As fires torch South, burn bans enacted, arson investigated

As fires torch South, burn bans enacted, arson investigated


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NASHVILLE, Tenn. (AP) — As drought-stressed forests burn across much of the South — including a blaze scorching a Manhattan-sized area of north Georgia — some traditional outdoor activities are now banned.

Starting campfires, lighting fireworks, smoking cigarettes, even parking a car off-road is prohibited, for fear that a hot tailpipe could ignite dry leaves below.

U.S. Forest Service spokesman Adam Rondeau has said the agency is tracking wildfires that have burned a total of 80,000 acres across the South.

The Tennessee Valley Authority issued a burn ban Tuesday on its public lands across Tennessee and in parts of Alabama, Georgia, Kentucky, Mississippi, North Carolina and Virginia. The authority said its ban applies to anything that might produce an open flame.

Gov. Bill Haslam, meanwhile, banned outdoor burning outright in more than half of Tennessee's counties through December 15.

Also, two men were arrested Monday on charges related to setting separate fires along roadsides in Tennessee. Of the 1,238 wildfires in the state so far this year, officials suspect arson in almost half of them.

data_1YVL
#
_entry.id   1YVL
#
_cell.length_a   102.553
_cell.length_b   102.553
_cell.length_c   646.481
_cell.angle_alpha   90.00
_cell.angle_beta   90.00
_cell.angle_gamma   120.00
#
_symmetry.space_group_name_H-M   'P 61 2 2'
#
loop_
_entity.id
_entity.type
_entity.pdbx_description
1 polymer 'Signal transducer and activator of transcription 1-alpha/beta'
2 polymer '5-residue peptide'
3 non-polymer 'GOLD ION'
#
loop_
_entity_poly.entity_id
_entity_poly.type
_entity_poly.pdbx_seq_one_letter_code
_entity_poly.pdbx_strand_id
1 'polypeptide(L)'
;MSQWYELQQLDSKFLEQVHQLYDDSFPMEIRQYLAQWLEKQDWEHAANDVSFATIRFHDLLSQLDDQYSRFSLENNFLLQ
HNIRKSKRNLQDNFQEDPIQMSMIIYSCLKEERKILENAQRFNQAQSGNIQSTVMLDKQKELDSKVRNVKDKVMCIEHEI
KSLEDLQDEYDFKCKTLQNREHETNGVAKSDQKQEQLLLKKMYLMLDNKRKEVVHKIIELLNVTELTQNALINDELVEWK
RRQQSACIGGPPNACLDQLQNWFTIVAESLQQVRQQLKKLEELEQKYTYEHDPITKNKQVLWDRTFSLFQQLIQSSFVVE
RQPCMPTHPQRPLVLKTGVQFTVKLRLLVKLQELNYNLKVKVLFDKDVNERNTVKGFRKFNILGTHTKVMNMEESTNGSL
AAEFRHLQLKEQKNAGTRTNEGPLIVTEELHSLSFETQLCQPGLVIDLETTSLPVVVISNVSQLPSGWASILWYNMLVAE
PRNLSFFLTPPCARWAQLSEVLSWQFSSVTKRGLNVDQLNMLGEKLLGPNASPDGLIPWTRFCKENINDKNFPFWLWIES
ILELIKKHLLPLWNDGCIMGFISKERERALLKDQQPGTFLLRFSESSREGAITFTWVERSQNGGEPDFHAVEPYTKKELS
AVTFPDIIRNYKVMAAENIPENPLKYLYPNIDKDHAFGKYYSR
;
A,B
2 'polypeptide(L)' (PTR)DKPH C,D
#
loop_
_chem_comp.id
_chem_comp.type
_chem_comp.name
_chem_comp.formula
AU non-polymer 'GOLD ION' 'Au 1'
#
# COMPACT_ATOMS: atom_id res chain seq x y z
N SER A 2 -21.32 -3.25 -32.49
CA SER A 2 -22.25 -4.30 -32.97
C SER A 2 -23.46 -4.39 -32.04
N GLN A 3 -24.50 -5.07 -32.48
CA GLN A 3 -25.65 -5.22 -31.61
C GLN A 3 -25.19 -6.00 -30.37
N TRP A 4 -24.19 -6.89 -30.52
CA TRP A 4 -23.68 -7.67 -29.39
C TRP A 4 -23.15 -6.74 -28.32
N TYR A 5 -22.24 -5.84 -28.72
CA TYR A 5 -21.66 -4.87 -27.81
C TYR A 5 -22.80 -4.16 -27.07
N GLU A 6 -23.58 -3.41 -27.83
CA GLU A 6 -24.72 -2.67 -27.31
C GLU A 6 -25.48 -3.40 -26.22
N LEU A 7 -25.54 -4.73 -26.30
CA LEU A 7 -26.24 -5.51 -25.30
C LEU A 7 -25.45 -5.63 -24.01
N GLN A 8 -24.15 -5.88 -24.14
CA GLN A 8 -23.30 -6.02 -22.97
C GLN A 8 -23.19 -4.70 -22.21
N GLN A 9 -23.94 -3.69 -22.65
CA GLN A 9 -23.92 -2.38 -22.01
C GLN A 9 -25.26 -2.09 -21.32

In Alabama, Fire Marshal Scott Pilgreen said state officers are investigating two of nearly 1,100 statewide wildfires as possible arson. No arrests have been made, but officers have issued misdemeanor citations for allegedly violated the statewide no-burn order.

Georgia Gov. Nathan Deal has banned the ignition of all fireworks in much of the state due to the wildfire risk. Fire officials said the largest active wildfire in the South has now burned more than 19,000 acres in the north Georgia mountains — an area larger than New York's Manhattan.

The fires in North Carolina now cover in excess of 40,000 acres. Federal and state forestry officials said Tuesday that cloudy conditions allowed firefighters to make progress on containment.

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Jonathan Mattise

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